, the new novel by Brooklyn-based Contemporary Press
, just got denied
a reprinting by St. Louis-based Plus Communications
. Although they printed the first edition less than one month ago, the publisher says that their religious clients would be upset by the book's 'language' and have refused to reprint it.
I guess that is in the same spirit as Rev. Breedlove's attempt to rekindle
the tradition of book burning earlier this month.
posted by Miyagi
on Jul 28, 2004 -
Forget Fiction And Non-Fiction, Bud: Is The Book Liberal Or Conservative?
The National Review's
bestseller list (scroll down and click
) is starkly divided into "Conservative Bestsellers" and "Liberal Bestsellers". Is this a quirky innovation and deliberate provocation or just plain stupid and sad? Does such a dichotomy in fact exist? How would the literature of the world fit into such a classification? (This isn't the end of the world as we know it, is it?
posted by MiguelCardoso
on Apr 14, 2004 -
Gay Princes defeat NC Parents.
Parents object to library book about two gay princes, concerned because being gay "is not part of their beliefs." Presumably books which discuss other things not part of their beliefs could also be an issue. Is this a basic confusion about the purpose of a library, or is any temptation just too much temptation?
posted by ewkpates
on Mar 18, 2004 -
Elephants are people, too.
A new book by Steven M. Wise
, Drawing the Line
, marshalls the latest research on animal cognition in arguing for legal rights for some animals, especially gorillas, chimps, elephants, and gray parrots
. The author's previous book, Rattling the Cage
, forcused on primates, as many researchers and animal rights activists do. After all, we share at least 98% of our DNA with chimpanzees.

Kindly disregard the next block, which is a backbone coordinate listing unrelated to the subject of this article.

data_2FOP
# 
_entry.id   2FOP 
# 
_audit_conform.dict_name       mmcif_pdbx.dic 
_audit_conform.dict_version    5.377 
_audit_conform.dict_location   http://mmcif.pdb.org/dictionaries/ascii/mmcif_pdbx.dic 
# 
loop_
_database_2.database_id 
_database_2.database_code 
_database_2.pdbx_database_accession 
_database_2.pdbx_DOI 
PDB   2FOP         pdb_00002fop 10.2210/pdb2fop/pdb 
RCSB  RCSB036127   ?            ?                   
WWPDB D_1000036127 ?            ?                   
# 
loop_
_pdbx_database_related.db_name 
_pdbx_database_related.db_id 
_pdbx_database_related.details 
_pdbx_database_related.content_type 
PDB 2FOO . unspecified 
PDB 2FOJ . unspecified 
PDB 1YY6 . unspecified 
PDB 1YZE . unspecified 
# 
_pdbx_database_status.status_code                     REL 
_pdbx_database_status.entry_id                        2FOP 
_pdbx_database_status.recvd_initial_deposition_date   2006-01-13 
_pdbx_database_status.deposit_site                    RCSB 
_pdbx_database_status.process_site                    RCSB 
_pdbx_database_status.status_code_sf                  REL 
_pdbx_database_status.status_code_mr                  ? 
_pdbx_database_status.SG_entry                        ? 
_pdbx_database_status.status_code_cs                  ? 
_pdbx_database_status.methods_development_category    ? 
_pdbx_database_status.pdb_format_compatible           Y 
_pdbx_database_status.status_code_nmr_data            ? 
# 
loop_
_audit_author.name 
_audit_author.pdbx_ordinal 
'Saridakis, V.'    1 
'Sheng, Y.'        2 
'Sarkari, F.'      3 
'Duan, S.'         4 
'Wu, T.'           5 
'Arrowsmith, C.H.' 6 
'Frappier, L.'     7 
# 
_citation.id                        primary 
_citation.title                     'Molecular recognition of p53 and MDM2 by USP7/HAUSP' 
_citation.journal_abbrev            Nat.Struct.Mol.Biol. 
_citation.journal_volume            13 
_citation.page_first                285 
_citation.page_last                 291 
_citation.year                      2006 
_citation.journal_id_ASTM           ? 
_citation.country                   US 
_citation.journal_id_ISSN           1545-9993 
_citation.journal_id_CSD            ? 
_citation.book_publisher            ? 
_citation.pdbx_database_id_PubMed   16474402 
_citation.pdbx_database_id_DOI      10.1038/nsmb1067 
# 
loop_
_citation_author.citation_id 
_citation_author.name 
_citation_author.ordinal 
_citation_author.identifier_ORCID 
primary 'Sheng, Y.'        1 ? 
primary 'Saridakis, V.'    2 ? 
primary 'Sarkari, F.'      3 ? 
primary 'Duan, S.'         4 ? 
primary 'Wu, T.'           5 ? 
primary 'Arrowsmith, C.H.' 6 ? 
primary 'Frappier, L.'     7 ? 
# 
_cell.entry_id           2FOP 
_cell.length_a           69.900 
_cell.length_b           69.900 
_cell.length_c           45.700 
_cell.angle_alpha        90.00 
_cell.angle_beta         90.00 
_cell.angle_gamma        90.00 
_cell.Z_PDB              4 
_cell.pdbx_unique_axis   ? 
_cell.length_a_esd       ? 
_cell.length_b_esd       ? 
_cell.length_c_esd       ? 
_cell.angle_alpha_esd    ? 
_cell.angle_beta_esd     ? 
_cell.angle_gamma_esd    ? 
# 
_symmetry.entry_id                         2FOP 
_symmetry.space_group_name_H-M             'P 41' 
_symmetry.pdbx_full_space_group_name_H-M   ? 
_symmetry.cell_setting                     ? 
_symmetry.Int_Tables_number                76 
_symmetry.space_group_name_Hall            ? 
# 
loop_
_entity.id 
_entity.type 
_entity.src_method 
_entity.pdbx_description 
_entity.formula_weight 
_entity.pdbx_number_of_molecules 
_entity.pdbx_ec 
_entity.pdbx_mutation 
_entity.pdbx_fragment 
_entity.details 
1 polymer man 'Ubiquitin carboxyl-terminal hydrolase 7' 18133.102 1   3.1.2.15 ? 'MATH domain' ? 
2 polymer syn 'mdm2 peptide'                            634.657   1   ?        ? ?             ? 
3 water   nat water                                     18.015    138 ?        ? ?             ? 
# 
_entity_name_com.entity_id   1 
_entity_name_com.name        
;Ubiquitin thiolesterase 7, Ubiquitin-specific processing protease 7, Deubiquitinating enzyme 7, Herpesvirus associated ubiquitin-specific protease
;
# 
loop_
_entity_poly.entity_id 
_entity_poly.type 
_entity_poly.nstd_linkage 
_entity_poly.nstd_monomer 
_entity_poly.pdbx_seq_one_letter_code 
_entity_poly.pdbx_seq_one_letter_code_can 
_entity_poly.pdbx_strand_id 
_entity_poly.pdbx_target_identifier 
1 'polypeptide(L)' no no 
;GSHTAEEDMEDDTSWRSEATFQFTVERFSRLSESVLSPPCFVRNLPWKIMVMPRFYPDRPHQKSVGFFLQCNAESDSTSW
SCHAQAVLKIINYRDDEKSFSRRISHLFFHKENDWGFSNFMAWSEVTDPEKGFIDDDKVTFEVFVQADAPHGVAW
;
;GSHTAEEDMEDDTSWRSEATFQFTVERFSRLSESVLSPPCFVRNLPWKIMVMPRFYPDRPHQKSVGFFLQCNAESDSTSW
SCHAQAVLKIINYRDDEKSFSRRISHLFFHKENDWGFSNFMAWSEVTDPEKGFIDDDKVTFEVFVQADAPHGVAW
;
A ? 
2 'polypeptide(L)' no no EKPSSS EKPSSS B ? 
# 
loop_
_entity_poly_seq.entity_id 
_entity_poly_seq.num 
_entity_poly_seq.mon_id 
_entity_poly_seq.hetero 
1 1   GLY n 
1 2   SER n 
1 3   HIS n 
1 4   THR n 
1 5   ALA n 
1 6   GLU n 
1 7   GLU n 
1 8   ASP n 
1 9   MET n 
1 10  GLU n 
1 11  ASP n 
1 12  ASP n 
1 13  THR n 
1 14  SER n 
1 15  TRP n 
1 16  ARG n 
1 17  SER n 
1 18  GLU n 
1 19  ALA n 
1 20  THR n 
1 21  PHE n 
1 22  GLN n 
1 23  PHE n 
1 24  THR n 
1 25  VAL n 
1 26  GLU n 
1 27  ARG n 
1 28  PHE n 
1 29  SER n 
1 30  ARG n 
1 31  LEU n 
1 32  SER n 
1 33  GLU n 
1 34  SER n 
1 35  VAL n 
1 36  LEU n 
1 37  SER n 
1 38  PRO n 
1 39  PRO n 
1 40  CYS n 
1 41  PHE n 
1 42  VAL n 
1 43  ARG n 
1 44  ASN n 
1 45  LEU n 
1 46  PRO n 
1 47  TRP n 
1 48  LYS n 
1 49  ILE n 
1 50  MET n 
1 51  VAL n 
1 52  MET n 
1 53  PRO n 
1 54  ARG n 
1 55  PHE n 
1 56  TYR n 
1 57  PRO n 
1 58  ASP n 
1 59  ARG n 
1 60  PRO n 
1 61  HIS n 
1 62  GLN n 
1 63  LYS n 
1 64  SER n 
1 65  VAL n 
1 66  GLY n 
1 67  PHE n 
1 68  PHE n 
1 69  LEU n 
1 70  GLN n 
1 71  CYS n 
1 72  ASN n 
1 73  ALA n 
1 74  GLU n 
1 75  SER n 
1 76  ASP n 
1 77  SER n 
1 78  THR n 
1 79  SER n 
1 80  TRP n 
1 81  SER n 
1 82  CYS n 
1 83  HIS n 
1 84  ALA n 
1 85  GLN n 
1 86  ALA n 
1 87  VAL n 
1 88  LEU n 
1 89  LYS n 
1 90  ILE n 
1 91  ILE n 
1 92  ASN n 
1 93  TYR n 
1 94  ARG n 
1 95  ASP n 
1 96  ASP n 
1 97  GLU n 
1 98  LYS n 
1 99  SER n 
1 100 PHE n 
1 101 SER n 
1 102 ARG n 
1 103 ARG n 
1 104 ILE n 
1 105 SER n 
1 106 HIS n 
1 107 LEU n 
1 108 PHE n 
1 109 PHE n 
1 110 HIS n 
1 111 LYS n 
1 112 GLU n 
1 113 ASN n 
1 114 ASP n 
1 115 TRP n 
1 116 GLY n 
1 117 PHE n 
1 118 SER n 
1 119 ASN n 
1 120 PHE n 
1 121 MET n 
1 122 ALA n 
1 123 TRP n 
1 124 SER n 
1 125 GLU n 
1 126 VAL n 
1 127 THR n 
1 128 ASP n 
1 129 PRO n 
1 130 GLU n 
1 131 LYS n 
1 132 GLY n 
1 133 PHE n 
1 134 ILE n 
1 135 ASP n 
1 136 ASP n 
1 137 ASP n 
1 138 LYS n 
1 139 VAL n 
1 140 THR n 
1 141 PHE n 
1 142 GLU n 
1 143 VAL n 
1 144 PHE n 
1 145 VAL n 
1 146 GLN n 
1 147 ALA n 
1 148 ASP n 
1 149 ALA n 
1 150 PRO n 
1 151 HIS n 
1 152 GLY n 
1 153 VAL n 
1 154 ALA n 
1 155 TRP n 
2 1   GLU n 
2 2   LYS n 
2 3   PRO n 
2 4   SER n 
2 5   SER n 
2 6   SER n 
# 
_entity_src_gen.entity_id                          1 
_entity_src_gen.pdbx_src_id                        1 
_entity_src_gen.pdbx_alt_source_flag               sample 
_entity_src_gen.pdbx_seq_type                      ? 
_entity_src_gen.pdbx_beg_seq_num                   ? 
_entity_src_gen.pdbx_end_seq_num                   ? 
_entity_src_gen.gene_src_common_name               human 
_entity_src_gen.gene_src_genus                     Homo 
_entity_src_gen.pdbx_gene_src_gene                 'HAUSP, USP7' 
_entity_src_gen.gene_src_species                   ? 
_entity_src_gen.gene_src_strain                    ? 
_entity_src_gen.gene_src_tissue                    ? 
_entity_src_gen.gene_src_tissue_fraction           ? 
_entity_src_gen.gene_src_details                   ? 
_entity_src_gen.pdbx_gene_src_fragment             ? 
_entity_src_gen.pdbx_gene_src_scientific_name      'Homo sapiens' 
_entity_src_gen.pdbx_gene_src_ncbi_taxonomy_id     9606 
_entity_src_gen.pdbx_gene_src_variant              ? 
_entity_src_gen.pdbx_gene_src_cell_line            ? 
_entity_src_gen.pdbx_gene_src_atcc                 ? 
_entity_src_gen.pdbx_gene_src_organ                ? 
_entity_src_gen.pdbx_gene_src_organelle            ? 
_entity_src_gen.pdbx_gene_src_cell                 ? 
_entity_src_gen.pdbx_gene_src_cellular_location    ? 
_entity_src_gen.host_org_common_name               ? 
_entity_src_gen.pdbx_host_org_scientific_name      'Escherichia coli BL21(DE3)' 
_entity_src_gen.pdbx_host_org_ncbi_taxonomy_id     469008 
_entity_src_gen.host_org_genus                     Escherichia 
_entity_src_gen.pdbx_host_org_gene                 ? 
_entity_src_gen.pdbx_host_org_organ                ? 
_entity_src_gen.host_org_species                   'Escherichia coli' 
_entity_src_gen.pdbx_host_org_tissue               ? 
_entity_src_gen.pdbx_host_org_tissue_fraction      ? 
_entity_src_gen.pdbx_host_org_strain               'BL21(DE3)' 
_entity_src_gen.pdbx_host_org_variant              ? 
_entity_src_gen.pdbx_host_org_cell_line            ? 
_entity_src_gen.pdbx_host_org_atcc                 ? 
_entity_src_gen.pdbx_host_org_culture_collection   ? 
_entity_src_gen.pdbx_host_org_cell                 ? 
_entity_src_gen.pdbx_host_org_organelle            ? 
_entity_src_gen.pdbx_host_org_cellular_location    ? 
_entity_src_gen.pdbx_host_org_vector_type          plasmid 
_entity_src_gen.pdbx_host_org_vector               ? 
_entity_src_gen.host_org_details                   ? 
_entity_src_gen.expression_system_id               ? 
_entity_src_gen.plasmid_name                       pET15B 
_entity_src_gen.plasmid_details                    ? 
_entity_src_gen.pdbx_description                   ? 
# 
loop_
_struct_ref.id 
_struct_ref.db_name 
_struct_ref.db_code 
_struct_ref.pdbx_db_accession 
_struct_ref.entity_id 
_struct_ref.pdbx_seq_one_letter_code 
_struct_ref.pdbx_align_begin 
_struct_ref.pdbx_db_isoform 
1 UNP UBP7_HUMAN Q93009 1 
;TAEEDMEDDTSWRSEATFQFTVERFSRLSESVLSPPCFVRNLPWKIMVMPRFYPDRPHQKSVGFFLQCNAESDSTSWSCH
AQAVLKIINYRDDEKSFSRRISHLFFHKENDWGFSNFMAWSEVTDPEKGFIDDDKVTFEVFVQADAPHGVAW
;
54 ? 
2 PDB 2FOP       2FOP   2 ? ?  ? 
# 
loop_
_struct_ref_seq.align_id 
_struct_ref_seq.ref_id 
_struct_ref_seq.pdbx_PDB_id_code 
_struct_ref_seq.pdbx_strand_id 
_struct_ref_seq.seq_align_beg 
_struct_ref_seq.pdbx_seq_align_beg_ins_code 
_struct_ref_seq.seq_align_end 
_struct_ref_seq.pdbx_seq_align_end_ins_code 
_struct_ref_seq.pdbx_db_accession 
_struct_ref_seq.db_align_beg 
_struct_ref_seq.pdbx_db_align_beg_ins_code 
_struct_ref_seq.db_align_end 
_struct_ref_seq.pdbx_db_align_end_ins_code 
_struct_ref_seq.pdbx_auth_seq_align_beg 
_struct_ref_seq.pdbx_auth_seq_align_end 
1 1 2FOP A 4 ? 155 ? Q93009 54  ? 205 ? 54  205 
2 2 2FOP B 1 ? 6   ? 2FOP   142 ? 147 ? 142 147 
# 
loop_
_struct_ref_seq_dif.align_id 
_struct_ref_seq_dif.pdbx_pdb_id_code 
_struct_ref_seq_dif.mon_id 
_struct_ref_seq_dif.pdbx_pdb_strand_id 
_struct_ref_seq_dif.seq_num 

Other researchers are expanding our knowledge of animal cognition in the octopus
, even dogs
. See also: Next of Kin
and When Elephants Weep
posted by acridrabbit
on Sep 4, 2002 -
Authors Guild seeks to stop Amazon from selling used books.
It's the analog version of RIAA vs. Napster!
"Amazon's practice does damage to the publishing industry, decreasing royalty payments to authors and profits to publishers. In time, as we pointed out to Amazon CEO Jeff Bezos when it first began this practice over a year ago, the financial loss to the industry could affect the quality and diversity of literature made available through booksellers. If profits suffer, publishers will cut their investments in new works, and authors facing reduced advances and royalties will have to find other ways to earn income. "
Read Jeff Bezos' email to Amazon Associate Members
posted by Brilliantcrank
on Apr 18, 2002 -
Good Riddance to Oprah's Book Club, and Her Literary Amateurism
Norah Vincent says Oprah's opinion in matters of literary taste is amateurish to say the least and she presumed where she should not have, and wouldn't want her sticker on his/hers book either.
Just for fun adds People who dislike Oprah's Book Club dislike it for the same reason that they dislike Barnes & Noble. The fact that the two do a brisk business isn't accidental, and the two represent the same pernicious homogenization of American life that makes existential despair all but unavoidable.
posted by Blake
on Apr 12, 2002 -
During my day's aimless surfing I was feeling a mite wistful, and it did my heart a load of good to stumble on the internet home of Funny Face mugs
. I also found the Mr. Men and Little Miss Club
. Both of these bits of pop culture were objects of devotion to me as a tyke. Looking at the sweet simplicity of the products today, it amazes me how easy it was to invest plastic mugs and simple line drawings with meaning and personality. I wish there was a place for them in today's Kiddie Kulture
which seems to be about filling in all the blanks before the kids get to use there imaginations.
posted by jonmc
on Feb 24, 2002 -
Alexandre Dumas on film
This AP/CNN article says Dumas’ books make good movies, but aren’t being read as much as they used to be. Do the changes the movies make improve the books, or would more faithful adaptations be better?